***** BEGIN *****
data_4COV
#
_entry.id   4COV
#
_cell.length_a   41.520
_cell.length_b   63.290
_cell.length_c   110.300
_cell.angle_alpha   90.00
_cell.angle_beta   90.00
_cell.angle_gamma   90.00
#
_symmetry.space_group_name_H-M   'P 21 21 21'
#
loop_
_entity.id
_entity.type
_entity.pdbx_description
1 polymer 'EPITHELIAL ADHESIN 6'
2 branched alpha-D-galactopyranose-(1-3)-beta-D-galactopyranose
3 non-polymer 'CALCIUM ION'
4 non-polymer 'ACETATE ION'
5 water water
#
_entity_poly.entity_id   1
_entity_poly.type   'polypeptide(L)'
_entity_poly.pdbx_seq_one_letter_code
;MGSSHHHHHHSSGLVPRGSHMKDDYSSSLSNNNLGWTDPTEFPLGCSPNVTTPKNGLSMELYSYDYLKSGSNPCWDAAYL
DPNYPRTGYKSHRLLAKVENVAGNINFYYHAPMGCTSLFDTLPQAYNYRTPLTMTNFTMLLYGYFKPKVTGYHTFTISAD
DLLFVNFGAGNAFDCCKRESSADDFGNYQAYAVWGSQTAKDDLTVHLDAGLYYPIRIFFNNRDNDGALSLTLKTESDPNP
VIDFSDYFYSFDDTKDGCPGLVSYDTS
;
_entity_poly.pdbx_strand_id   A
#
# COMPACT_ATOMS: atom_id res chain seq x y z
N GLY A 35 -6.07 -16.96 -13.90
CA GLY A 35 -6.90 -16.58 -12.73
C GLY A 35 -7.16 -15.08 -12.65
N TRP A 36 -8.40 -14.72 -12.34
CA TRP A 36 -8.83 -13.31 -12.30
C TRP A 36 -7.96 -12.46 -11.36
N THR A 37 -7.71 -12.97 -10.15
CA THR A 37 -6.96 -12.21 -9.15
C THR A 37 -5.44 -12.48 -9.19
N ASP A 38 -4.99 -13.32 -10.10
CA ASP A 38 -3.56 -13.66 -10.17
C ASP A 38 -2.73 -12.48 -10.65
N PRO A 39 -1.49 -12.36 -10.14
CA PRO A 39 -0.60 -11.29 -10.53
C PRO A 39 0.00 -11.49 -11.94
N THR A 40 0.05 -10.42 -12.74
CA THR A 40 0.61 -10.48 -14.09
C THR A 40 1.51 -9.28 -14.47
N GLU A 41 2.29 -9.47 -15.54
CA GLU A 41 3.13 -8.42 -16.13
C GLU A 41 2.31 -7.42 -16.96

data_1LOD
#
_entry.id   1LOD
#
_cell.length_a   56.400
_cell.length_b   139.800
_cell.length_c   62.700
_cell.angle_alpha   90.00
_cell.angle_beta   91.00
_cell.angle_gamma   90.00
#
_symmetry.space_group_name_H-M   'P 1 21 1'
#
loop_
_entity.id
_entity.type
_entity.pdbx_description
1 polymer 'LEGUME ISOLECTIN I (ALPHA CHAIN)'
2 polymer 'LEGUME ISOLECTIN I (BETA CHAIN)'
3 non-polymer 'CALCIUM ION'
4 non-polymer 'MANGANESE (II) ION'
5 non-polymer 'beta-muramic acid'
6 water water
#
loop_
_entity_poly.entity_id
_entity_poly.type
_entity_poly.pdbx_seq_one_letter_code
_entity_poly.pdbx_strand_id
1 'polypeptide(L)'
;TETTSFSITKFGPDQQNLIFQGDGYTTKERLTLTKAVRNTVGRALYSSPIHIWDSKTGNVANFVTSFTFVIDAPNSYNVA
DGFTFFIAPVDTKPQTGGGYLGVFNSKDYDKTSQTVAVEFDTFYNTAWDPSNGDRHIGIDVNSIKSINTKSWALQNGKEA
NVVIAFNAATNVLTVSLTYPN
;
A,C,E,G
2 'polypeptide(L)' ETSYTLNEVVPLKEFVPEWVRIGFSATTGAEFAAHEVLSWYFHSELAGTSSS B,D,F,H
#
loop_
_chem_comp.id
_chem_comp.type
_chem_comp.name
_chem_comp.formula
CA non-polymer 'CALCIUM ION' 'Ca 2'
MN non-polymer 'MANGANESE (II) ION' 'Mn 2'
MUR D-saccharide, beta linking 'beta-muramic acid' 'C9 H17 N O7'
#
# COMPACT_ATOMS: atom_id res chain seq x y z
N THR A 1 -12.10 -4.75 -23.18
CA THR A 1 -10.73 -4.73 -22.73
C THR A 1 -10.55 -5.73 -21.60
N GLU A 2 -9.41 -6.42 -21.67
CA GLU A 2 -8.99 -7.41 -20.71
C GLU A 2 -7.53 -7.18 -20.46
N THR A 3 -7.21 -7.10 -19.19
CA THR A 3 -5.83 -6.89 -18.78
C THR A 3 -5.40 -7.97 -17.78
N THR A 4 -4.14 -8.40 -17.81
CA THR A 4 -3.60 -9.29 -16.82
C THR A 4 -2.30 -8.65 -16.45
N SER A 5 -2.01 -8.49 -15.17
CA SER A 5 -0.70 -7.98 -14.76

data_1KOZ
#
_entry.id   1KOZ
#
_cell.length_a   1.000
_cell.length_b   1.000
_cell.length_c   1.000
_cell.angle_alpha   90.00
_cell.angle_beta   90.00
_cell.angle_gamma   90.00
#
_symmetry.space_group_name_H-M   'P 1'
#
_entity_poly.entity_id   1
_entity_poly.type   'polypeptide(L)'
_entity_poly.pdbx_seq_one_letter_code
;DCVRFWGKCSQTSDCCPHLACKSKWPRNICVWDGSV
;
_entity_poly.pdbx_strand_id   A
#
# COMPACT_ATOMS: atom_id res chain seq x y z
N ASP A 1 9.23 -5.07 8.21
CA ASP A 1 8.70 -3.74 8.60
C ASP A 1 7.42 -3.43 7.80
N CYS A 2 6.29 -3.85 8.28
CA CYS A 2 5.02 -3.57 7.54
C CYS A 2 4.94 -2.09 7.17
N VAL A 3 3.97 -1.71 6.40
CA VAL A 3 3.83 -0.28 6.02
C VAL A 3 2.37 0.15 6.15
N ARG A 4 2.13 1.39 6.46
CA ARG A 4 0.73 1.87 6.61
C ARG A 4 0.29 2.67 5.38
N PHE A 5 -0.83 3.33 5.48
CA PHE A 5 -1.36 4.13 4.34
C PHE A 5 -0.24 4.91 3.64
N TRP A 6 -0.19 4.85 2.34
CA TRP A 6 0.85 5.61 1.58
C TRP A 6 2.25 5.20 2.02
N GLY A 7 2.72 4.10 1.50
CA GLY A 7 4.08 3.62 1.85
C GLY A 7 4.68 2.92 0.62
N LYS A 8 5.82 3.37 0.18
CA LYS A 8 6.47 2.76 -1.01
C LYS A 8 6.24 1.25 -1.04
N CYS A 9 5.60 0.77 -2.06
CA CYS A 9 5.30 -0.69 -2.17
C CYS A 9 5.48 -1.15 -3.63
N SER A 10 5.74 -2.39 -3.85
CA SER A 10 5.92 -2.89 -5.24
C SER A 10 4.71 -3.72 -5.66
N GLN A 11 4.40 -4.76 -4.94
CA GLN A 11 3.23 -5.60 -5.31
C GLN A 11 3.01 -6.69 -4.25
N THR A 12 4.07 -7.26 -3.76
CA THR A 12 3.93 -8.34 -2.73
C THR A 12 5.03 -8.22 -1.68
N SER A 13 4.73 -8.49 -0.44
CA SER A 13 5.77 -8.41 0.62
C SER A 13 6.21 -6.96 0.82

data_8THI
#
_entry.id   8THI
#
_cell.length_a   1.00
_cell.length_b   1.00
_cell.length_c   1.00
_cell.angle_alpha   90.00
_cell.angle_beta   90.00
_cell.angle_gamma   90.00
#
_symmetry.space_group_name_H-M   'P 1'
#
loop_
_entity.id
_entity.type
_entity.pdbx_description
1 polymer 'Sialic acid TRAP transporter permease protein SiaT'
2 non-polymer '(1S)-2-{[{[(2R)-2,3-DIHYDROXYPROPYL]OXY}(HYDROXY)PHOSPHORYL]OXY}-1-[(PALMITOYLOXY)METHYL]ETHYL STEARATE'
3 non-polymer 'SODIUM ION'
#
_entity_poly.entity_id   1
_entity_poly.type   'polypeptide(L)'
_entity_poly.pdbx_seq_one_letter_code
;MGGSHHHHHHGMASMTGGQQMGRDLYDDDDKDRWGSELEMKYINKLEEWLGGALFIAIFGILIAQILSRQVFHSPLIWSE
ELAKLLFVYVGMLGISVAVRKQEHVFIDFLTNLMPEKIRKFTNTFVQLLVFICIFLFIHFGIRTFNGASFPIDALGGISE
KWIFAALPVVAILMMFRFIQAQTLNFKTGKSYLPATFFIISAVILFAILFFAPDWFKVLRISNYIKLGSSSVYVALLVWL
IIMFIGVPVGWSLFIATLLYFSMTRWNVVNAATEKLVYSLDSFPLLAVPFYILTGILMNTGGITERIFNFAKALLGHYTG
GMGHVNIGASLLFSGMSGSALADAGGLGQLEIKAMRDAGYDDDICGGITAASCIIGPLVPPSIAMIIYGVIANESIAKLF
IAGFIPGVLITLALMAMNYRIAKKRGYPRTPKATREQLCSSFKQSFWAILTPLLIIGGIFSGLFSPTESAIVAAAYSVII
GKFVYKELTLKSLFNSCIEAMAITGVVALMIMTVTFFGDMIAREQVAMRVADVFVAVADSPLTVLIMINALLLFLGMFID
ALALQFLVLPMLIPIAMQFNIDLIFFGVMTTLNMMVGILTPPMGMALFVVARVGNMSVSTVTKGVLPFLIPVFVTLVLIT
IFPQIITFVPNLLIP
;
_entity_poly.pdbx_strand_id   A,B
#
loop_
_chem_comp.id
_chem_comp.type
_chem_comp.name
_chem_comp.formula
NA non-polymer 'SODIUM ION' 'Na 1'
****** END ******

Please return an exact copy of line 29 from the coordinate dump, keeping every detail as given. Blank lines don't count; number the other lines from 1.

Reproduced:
DLLFVNFGAGNAFDCCKRESSADDFGNYQAYAVWGSQTAKDDLTVHLDAGLYYPIRIFFNNRDNDGALSLTLKTESDPNP